Total RNA was extracted from anterior pituitary tissue or the cultured cells using TRIzol-LS (Invitrogen). To obtain cDNA, 1.0 µg of total RNA was reverse-transcribed using oligo-dT primers (Promega, Madison, WI) and prepared using a First-Strand cDNA Synthesis Kit (Invitrogen) in reverse transcription buffer. The preparation was supplemented with 10 mM dithiothreitol, 1 mM of each dNTP, and 200 U of RNase inhibitor/human placenta ribonuclease inhibitor (Cat. No. 2310; Takara, Tokyo, Japan) in a final reaction volume of 10 µL. The reaction was incubated at 37°C for 60 min. Cga, Lhb, and Fshb subunits, Prl, Gnrh-r, Pac1-r, Thr-r, Kiss-1r, inhibin and activin subunits (Inha, Actba, Actbb), and Fst mRNA levels were determined by using real-time (RT)-PCR (ABI Prism 7000; Perkin-Elmer Applied Biosystems, Foster City, CA) according to the manufacturer’s protocol (User Bulletin No. (2) as well as Universal ProbeLibrary probes and Fast Start Master Mix (Roche Diagnostics, Mannheim, Germany). Primer sequences used for expression assays of the above genes are listed in Table 1. Gapdh mRNA was used to normalize the amount of cDNA added per sample. For each set of primers, a no-template control was included. The thermal cycling conditions were as follows: 10 min denaturation at 9°C, followed by 40 cycles of 95°C for 15 s and 60°C for 1 min. Reactions were followed by melting curve analysis (55°C–95°C). To determine PCR efficiency, a 10-fold serial dilution of cDNA was performed as described previously [23]. The PCR conditions were optimized to generate >95% efficiency, and only those reactions with between 95% and 105% efficiency were included in subsequent analyses. Relative differences in cDNA concentrations between the baseline and experimental conditions were calculated using the comparative threshold cycle (Ct) method [24]. For each sample, ΔCt was calculated to normalize expression to the internal control (Gapdh) by using the following equation: ΔCt = ΔCt(gene) – Ct(Gapdh). To determine differences between the experimental and control conditions, ΔΔCt was calculated as ΔCt(sample) − ΔCt(control). Relative mRNA levels were calculated using the following equation: fold difference = 2ΔΔCt.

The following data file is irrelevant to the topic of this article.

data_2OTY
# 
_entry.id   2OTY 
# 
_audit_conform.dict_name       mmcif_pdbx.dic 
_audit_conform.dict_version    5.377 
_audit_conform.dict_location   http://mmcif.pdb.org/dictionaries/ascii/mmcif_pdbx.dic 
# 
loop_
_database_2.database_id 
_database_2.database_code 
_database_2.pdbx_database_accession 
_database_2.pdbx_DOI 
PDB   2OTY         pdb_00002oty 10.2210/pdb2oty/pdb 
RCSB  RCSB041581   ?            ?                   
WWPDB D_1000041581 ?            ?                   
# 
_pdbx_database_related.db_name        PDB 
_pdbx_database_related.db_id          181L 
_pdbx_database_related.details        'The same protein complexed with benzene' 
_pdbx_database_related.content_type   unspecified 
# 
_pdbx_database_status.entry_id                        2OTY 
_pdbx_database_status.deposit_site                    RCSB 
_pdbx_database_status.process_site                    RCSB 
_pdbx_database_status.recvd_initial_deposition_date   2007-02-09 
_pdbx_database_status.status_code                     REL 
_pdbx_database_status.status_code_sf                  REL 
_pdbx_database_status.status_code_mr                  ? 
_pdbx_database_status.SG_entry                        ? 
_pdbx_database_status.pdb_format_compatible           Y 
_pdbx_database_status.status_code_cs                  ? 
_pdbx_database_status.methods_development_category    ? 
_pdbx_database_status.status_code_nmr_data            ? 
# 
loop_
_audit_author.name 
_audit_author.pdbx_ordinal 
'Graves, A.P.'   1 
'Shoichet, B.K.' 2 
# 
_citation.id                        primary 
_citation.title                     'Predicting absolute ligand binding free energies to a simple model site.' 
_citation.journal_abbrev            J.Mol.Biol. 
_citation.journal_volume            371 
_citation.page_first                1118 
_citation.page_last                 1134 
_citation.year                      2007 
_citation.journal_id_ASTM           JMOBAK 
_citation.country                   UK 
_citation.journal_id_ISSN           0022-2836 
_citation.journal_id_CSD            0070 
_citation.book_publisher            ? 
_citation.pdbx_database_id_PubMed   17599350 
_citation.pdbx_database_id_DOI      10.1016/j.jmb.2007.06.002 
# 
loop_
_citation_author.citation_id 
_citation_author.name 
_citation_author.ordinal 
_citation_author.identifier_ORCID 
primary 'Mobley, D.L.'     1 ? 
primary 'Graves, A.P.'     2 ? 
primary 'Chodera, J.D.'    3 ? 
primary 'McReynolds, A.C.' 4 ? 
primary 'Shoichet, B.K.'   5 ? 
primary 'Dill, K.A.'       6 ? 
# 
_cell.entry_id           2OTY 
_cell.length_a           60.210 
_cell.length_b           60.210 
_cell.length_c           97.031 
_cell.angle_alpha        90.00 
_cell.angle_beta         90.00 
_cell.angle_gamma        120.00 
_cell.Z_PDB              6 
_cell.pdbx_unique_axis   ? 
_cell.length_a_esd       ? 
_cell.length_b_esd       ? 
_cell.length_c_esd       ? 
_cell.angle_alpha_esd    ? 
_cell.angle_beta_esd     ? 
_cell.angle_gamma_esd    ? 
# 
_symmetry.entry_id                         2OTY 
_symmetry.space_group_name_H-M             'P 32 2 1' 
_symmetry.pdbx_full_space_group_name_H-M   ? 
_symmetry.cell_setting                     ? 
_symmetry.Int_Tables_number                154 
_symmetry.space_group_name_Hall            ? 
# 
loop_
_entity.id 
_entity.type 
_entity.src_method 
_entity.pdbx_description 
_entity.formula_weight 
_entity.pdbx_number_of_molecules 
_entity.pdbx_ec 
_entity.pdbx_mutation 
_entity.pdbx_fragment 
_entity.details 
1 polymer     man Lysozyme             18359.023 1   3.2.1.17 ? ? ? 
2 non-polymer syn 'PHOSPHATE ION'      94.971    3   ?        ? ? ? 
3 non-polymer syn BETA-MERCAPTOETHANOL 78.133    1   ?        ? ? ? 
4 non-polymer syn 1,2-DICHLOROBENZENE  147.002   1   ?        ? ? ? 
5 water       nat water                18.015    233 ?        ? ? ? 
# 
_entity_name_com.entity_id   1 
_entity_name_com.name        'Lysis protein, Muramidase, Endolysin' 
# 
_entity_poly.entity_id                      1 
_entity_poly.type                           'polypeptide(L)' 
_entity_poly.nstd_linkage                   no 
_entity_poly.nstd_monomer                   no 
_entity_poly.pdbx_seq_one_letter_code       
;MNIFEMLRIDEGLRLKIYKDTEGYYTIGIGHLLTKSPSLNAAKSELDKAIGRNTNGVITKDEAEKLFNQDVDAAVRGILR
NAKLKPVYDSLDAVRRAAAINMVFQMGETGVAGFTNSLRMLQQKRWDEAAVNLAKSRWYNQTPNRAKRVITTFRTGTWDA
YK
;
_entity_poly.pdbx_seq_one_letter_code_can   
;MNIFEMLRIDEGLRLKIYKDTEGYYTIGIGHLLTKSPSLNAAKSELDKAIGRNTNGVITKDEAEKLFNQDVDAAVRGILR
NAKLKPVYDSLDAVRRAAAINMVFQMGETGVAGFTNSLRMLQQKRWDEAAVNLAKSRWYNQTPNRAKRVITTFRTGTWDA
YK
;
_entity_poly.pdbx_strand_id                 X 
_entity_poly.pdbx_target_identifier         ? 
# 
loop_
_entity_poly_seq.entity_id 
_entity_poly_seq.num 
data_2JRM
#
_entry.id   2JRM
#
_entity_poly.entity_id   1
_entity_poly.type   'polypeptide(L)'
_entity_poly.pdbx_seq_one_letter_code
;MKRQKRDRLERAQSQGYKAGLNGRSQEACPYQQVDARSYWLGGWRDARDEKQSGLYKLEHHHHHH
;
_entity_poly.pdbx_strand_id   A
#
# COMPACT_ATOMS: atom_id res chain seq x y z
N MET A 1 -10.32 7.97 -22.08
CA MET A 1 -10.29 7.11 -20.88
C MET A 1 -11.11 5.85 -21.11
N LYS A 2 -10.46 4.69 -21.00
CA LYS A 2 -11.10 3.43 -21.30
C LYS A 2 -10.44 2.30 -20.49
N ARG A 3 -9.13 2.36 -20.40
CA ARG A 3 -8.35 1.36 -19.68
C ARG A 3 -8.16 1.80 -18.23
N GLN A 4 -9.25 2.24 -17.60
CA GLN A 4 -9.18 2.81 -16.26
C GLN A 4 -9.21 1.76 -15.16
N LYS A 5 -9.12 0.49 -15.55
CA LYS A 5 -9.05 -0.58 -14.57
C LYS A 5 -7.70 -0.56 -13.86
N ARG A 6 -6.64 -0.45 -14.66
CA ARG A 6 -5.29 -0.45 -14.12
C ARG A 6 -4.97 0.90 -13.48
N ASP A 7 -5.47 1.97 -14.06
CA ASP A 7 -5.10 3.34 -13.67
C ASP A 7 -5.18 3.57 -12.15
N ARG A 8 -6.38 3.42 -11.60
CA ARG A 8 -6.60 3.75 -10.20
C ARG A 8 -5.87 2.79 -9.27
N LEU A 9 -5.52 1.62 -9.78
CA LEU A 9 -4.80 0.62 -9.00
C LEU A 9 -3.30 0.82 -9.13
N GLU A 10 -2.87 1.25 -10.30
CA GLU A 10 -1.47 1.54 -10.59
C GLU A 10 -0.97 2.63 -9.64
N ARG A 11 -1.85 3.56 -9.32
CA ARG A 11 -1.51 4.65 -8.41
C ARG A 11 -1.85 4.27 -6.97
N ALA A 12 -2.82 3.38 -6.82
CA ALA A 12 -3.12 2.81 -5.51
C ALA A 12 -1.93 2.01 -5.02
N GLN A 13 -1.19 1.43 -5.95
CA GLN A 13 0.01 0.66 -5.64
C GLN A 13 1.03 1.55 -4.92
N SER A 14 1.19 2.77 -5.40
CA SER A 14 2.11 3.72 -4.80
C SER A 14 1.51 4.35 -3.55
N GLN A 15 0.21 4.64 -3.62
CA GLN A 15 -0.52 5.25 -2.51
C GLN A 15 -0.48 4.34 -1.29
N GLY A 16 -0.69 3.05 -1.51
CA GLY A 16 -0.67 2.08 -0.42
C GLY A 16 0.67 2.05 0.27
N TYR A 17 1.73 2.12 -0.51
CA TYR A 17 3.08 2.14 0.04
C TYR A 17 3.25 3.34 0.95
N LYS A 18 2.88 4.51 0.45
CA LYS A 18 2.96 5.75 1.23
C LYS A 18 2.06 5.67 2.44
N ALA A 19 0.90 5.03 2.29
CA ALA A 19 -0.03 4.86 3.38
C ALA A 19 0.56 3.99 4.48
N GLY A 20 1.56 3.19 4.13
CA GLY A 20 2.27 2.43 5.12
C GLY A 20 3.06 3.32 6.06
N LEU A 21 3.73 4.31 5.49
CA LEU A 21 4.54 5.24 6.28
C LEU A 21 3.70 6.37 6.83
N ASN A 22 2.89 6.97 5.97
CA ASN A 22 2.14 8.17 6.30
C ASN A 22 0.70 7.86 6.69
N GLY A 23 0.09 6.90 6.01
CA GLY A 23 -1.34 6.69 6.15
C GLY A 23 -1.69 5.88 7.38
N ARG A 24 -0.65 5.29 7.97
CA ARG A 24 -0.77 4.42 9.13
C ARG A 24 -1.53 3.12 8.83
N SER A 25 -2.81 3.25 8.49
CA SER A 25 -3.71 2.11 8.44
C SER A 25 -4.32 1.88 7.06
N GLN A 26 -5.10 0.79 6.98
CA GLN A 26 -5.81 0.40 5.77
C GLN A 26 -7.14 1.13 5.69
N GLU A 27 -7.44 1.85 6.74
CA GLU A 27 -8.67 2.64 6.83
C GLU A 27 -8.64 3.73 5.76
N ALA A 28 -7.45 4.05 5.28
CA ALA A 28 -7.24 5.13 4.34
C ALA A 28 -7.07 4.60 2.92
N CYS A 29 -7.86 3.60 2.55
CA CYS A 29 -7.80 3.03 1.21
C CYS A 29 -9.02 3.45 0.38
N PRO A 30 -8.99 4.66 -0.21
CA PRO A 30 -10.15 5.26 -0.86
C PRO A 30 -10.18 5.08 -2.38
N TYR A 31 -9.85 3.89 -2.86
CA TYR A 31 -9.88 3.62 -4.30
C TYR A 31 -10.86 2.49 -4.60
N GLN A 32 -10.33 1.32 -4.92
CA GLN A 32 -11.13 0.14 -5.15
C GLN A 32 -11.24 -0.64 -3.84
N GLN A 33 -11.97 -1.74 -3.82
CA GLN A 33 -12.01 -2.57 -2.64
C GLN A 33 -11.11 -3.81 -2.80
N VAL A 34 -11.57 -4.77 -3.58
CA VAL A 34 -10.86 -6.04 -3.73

2.4. Statistical Analysis

Experiments using cell cultures were repeated independently at least three times. Two sets of samples were prepared and stimulated by different conditions. These two sets of samples were assayed in duplicate. From four sets of data, mean values were determined. The same experiments were repeated three times, and the final mean ± standard errors of mean (SEM) were determined from three sets of means. Statistical analysis was performed using Student’s t-test in the experiments comparing the two stimulation groups. One-way analysis of variance (ANOVA) with Bonferroni’s posthoc test was conducted to analyze the experiments that determined the effects of two doses of stimulant on target gene expression, and two-way ANOVA was applied to the experiments that tested combined stimulation by two stimulants, respectively. Statistical significance was assessed at a threshold. All analyses were performed using Prism 6.07 software (GraphPad Software, San Diego, CA).